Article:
Nan va Halva (Breads and Sweets)
Muhammad Baha' al-Din al-'Amili (1547–1620)
India, Deccan, Aurangabad
Ink, opaque watercolor, and gold on paper Binding: leather
The text of this book is a series of moralizing poems on the merits of the ascetic life, three of which are illustrated. The painting illustrates the parable of a recluse who accepts bread from an infidel (depicted here as the English monarch Charles II) and is chided by a dog. The beautiful birds in the margin of the page compete for attention with the witty illustration.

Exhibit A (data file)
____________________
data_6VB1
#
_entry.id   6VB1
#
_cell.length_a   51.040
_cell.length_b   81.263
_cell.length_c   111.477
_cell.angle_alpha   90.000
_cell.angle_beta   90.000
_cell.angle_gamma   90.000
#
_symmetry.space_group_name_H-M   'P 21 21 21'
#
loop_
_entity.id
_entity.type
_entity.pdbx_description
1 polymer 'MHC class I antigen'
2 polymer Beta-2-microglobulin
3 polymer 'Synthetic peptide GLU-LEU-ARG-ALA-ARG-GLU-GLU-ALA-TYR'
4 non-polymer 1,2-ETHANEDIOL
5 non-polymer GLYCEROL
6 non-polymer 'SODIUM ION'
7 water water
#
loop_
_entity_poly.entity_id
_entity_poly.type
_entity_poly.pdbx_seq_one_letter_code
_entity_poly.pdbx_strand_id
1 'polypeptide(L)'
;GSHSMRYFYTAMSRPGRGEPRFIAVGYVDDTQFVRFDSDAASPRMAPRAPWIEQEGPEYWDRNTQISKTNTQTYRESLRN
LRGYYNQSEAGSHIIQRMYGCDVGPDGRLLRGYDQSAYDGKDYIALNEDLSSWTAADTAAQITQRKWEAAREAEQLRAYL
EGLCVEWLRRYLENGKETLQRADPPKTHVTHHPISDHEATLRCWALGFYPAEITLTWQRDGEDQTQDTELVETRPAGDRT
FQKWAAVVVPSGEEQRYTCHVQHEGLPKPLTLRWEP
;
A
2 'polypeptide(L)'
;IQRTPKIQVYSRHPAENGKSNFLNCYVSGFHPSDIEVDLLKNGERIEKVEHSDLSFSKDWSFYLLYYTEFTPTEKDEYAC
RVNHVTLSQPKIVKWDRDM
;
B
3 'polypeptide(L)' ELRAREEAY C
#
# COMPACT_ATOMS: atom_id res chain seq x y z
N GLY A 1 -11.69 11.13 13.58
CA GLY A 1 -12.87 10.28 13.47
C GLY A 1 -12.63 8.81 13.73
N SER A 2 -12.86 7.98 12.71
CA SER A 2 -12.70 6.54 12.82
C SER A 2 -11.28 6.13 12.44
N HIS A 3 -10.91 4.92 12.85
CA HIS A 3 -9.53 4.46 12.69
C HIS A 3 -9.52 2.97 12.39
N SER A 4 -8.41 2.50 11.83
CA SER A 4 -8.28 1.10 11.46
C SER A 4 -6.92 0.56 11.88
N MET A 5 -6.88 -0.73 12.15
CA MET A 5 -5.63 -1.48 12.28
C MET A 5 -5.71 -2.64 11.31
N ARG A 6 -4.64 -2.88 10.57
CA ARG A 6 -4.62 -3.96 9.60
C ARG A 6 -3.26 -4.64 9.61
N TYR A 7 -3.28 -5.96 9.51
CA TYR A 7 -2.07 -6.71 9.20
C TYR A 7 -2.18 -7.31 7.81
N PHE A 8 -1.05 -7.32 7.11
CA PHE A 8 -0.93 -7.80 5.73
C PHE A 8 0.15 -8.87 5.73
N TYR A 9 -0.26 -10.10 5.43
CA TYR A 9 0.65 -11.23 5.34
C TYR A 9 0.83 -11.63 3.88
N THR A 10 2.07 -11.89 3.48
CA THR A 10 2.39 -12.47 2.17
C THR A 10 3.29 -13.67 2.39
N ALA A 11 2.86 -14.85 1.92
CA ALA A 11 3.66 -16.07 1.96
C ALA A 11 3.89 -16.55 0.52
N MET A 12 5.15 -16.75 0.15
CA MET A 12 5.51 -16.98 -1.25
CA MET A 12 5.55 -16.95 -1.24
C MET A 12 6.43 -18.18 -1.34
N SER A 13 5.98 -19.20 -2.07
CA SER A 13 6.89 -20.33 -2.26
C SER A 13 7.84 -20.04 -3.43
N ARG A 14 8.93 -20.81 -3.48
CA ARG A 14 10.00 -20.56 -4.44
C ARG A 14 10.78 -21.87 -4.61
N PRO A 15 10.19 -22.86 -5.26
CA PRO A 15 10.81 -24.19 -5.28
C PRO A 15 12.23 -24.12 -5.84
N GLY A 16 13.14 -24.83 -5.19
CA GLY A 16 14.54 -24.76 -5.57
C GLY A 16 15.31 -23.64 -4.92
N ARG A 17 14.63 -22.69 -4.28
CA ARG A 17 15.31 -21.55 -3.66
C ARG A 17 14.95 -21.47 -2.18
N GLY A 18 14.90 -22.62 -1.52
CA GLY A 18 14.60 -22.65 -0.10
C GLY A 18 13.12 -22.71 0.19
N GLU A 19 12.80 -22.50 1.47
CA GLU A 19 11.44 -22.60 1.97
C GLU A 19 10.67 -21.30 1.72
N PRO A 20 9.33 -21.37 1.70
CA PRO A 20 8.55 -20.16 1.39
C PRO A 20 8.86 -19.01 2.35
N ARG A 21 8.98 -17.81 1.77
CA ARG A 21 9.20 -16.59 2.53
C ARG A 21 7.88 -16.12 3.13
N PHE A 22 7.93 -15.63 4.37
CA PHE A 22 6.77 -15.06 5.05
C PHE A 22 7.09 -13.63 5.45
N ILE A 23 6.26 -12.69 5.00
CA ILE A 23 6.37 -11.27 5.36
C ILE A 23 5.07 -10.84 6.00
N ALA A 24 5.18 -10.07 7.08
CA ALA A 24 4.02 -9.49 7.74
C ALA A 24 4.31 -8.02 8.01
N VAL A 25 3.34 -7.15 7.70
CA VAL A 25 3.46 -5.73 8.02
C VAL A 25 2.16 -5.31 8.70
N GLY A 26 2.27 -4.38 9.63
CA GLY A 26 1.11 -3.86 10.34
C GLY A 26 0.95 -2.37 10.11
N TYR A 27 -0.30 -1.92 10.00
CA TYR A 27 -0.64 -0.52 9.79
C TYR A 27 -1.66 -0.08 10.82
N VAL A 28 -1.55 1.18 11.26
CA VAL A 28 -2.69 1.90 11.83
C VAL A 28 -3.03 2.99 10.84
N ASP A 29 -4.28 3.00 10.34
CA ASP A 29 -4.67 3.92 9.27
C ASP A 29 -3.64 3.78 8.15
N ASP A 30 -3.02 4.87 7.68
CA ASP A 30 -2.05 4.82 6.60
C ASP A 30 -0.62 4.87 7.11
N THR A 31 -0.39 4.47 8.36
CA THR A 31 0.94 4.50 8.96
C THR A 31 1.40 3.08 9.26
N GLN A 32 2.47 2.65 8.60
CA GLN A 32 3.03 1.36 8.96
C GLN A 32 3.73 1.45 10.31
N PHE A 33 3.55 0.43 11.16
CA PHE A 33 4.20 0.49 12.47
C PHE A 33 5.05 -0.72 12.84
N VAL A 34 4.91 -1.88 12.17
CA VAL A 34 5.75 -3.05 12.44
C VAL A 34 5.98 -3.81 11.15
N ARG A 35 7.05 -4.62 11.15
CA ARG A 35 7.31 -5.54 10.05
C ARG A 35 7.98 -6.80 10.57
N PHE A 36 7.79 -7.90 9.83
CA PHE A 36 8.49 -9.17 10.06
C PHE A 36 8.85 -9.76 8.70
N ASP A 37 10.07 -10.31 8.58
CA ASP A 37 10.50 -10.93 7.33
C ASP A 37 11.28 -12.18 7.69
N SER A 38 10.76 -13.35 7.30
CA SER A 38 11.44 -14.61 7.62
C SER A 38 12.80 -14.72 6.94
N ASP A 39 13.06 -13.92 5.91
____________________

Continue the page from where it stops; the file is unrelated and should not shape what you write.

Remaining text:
Other paintings include one which accompanies a poem on the regrets of a life spent learning useless information; the artist has shown a school where only the sciences are taught, its teachers dozing, meditating and drinking.
Another painting accompanies a poem valorizing patience—a recluse, shown praying in the wilderness, does not receive his customary daily bread; when he accepts food offered by an infidel, he is scolded by a dog for not having waiting for God to provide.
A final image accompanies a poem about hypocrisy—it shows the widow Bibi Tamiz praying, although she is known to be a prostitute.
© The Metropolitan Museum of Art